(hello_project)jabba@jabba-uplink:~/webapps$ tree
├── hello_project                     (1st tier)
│   ├── hello                         (2nd tier)
│   │   ├── hello_project             (3rd tier)
│   │   │   ├──
│   │   │   ├──
│   │   │   ├──
│   │   │   └──
│   │   └──
│   └── requirements.txt

A Django project usually contains several applications. Each application is stored in a folder that is under the 2nd tier, i.e. next to ““. Normally, each application has a “” file too. I like to call these files “local”, meanwhile the files in the 3rd tier are “global”, since they contain the configuration of the whole Django project. This is why I prefer to add the “_project” suffix to the 3rd tier: I can see immediately which folder is the “global” folder with the main settings.

As seen before, I renamed the 2nd tier to “hello“. This way I can see easier where I am, in which folder. If I had three subfolders with the same name, I should always think a bit “Err, where am I now?”.

OK, you have a basic Django project that works but doesn’t do anything interesting. Well, let’s see what it produces:

(hello_project)jabba@jabba-uplink:~/webapps/hello_project/hello$ ./ runserver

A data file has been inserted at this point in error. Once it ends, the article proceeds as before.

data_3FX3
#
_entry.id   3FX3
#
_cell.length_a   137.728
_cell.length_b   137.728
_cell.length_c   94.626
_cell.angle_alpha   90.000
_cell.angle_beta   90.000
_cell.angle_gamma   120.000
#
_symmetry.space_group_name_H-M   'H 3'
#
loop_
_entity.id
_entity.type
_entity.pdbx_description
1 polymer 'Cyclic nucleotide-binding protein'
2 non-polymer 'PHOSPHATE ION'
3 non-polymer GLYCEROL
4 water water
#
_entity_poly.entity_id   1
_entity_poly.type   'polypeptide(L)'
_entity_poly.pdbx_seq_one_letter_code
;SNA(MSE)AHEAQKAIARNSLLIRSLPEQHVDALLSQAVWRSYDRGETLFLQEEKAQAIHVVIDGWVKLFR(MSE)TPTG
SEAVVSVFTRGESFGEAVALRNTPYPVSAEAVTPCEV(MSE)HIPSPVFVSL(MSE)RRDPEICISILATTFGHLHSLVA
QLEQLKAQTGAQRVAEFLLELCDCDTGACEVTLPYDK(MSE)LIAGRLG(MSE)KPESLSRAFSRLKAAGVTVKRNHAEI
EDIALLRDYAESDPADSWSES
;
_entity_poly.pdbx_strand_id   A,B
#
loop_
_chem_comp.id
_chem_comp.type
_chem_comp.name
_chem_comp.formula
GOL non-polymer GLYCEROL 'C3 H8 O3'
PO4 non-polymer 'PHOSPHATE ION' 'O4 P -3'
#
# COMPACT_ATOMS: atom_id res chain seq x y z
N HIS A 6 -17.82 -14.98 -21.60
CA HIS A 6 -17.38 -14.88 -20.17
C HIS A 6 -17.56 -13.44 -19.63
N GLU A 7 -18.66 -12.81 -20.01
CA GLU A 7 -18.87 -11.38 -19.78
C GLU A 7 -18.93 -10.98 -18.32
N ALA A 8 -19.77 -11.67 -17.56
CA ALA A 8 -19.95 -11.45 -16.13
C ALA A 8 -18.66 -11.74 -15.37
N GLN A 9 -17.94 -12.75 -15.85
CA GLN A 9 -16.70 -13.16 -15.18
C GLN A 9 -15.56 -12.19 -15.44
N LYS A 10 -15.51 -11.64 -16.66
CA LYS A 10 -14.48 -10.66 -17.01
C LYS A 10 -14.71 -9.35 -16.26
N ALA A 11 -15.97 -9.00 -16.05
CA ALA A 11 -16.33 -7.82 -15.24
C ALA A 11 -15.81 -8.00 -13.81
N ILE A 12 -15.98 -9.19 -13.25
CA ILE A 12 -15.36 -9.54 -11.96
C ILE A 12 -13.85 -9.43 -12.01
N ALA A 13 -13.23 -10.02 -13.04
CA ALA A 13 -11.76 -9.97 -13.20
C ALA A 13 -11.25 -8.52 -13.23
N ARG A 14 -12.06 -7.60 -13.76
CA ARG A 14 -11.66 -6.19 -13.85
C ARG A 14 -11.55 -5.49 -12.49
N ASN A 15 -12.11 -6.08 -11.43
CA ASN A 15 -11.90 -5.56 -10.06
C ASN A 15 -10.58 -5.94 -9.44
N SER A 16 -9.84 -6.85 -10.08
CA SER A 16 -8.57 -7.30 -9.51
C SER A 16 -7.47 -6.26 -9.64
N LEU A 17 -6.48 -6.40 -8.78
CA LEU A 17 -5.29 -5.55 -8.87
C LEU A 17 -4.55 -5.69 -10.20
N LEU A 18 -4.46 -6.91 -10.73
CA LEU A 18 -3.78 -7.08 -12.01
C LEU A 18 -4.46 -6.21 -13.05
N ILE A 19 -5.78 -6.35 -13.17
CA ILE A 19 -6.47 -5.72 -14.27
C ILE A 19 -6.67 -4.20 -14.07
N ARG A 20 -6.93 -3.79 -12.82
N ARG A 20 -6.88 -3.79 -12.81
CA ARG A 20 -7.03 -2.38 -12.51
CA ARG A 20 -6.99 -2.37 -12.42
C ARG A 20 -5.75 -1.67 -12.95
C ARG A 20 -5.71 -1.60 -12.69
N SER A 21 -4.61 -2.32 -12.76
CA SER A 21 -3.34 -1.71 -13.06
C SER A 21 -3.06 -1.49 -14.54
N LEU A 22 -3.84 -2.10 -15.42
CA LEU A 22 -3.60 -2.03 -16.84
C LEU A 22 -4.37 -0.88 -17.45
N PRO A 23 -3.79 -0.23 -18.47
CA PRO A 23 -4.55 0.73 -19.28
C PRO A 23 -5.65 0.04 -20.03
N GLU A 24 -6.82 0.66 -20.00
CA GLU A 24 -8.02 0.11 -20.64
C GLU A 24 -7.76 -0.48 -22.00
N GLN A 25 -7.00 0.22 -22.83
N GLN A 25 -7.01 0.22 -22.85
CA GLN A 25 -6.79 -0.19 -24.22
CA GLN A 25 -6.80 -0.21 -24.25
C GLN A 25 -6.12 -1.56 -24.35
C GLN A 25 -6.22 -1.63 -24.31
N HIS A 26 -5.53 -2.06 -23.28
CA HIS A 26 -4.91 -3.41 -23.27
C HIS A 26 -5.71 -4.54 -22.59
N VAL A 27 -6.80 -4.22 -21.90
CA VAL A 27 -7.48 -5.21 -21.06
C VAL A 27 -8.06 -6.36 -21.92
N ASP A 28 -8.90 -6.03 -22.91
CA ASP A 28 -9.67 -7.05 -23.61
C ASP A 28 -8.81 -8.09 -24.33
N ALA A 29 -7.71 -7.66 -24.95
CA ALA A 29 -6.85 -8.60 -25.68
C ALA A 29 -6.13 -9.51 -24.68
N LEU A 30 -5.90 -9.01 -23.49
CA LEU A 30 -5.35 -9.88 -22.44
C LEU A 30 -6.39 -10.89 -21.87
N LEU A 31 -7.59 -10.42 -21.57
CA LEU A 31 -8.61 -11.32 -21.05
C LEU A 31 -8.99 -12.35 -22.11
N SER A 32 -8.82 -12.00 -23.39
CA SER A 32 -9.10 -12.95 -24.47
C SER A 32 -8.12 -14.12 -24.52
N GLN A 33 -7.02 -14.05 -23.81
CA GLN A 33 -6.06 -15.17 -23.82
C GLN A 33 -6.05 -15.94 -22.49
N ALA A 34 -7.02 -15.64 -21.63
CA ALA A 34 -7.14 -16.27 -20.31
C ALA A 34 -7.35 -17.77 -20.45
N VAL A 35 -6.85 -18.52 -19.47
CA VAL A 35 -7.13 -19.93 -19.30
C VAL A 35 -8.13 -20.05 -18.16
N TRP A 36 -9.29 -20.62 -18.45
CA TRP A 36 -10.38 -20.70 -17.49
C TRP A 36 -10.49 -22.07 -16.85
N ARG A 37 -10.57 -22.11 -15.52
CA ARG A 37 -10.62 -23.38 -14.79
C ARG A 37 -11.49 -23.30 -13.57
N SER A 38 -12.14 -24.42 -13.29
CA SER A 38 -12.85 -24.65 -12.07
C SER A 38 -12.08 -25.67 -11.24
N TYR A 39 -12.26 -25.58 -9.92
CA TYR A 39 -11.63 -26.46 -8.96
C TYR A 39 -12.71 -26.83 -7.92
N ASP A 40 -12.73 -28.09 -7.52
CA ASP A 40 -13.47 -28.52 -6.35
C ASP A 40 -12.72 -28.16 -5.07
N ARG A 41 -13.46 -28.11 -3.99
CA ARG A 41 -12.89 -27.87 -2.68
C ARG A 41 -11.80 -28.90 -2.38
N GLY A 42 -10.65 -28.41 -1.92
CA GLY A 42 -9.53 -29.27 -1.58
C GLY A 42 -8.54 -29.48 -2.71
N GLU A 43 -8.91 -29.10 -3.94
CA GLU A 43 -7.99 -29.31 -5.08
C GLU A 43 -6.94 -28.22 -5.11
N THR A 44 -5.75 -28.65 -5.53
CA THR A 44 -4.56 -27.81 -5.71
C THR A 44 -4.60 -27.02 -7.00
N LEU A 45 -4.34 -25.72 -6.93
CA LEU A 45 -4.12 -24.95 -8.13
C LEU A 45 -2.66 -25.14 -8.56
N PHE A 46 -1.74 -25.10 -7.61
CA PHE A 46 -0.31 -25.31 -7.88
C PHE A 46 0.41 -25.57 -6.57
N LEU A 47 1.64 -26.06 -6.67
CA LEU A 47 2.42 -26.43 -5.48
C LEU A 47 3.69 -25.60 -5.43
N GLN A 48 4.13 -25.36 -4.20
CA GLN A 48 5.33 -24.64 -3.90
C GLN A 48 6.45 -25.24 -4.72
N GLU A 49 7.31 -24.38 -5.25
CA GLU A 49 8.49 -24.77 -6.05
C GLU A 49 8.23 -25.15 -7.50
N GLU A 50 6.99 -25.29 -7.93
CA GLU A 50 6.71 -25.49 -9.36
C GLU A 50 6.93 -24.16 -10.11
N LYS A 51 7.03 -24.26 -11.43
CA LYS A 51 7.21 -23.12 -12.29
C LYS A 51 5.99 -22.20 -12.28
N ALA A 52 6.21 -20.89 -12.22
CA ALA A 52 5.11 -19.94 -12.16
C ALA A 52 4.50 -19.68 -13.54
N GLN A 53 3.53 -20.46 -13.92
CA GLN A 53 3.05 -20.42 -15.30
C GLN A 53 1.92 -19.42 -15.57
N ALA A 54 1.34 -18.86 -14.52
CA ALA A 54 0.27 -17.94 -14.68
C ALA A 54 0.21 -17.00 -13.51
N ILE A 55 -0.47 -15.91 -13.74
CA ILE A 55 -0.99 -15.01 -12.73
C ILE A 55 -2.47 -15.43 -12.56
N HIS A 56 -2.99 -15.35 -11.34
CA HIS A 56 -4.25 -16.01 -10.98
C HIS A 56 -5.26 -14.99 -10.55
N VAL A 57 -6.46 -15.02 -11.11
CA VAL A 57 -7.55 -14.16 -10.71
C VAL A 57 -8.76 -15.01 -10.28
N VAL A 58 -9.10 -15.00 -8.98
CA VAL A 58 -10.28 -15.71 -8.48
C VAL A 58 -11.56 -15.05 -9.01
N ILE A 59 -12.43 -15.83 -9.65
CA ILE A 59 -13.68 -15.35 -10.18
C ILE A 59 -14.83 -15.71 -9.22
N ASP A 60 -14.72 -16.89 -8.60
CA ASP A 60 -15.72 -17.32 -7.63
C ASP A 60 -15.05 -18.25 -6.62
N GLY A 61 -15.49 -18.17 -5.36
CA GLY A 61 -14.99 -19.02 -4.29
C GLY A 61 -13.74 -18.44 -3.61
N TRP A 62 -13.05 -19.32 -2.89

By default, it starts the project on port 8000. Open in your browser. You should see a welcome page.

I’ve already written a bit about “requirements.txt” above. To put it in a nutshell: always keep your “requirements.txt” up-to-date so that it contains the Python packages that are installed in the virt. env.

# create, update
pip freeze --local >requirements.txt    # 1st command

# install from
pip install -r requirements.txt         # 2nd command

Example: you create a project on your home machine. You install some packages and using the first command you update the “requirements.txt” file. Then, at your workplace, you want to polish a bit your pet project. Dropbox synchronized the project but the virt. env. is missing. Set up virtualenvwrapper, create a new virt. env. for the project (as explained at the beginning of this post), then use the second command to install the necessary packages. Voila, you are ready to continue developing your project.

virtualenvwrapper #2
I want to show you a trick how to activate/deactivate a virt. env. easily. When I want to work on a project, first I navigate to the project’s folder. Either I go to the 1st tier (in this example, “~/webapps/hello_project“) or the 2nd tier (“~/webapps/hello_project/hello“). Here, with the simple command “on“, I can activate the virt. env. Similarly, with the command “off” it can be deactivated. To have this functionality, add the following lines to your .bashrc file:

    workon $f
    if [ $? -ne 0 ]; then
        a=`dirname $bak`
        workon $f
        cd $bak
alias on=on_function
alias off='deactivate'

The following condition must meet to make it work: the name of the 1st tier’s folder must be the same as the name of the virt. env. (here we called both of them “hello_project“).

Hmm, this post became a bit long. The next ones will be shorter :)